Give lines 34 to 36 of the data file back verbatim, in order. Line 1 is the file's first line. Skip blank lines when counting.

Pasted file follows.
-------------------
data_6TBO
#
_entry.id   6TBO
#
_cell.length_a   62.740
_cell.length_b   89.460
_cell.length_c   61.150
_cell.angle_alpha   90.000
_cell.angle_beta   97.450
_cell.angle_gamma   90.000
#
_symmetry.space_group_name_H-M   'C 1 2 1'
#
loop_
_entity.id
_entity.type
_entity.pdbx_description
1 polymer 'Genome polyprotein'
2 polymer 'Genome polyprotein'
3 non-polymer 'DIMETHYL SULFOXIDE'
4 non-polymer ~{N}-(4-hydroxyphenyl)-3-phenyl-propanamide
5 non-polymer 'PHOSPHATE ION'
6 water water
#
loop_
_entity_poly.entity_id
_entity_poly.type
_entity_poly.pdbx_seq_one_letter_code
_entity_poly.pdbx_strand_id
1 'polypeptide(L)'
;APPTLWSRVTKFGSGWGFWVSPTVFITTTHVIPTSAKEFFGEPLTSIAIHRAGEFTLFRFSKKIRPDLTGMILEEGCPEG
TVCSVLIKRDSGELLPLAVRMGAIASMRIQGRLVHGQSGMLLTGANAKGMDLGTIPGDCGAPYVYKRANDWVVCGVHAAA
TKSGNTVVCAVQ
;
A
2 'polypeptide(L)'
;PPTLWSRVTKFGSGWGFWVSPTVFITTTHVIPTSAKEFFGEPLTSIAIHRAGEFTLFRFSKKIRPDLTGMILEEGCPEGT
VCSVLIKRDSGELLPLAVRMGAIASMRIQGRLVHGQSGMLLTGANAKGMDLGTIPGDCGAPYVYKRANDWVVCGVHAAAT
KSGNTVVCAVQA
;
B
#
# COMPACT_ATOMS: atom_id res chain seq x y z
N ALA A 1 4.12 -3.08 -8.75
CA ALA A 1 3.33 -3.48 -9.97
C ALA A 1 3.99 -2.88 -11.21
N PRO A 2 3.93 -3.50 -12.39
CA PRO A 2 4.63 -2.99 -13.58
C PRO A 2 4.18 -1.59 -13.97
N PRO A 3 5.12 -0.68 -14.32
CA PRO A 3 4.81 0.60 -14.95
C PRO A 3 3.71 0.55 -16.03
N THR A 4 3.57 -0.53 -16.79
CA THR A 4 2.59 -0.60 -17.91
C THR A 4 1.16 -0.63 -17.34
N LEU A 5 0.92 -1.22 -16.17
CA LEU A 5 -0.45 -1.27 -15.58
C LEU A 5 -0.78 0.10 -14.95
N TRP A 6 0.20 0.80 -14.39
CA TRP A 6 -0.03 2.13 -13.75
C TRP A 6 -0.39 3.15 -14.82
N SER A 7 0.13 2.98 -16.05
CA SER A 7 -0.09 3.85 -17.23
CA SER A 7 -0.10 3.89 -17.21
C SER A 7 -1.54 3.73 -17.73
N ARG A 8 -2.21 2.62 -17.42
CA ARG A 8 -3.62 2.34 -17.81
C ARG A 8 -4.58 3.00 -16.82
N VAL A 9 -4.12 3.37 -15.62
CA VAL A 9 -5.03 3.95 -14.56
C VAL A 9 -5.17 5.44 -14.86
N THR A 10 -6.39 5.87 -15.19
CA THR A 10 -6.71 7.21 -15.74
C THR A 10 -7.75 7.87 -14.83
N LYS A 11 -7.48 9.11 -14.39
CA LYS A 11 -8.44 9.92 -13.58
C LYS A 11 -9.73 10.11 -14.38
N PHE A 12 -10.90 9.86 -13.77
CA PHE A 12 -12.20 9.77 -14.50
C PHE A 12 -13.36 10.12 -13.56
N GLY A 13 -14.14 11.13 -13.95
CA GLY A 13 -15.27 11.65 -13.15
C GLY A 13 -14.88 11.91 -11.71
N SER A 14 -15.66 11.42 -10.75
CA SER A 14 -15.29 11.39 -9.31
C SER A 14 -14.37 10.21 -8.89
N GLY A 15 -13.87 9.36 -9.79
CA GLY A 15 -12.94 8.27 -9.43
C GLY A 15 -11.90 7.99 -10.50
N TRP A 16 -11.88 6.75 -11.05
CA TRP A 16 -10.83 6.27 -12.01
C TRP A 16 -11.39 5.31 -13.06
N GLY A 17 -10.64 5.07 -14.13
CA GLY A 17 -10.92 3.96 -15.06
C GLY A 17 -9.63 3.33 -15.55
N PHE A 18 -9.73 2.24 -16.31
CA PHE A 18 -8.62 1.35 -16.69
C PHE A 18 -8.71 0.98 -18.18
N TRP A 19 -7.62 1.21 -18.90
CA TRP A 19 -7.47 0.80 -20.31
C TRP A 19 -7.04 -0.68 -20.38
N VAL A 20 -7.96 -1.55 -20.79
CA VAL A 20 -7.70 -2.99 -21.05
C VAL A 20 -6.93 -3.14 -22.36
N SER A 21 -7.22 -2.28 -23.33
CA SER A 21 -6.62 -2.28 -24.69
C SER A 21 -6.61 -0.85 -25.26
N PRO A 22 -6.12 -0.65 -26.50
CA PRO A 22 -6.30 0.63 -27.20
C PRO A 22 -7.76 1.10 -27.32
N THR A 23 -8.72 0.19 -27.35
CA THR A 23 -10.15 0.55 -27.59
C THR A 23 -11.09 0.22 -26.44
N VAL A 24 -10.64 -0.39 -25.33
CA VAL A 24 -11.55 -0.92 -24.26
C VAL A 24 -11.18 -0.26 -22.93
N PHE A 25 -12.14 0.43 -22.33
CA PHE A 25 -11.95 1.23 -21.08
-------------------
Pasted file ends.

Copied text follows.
;
A
2 'polypeptide(L)'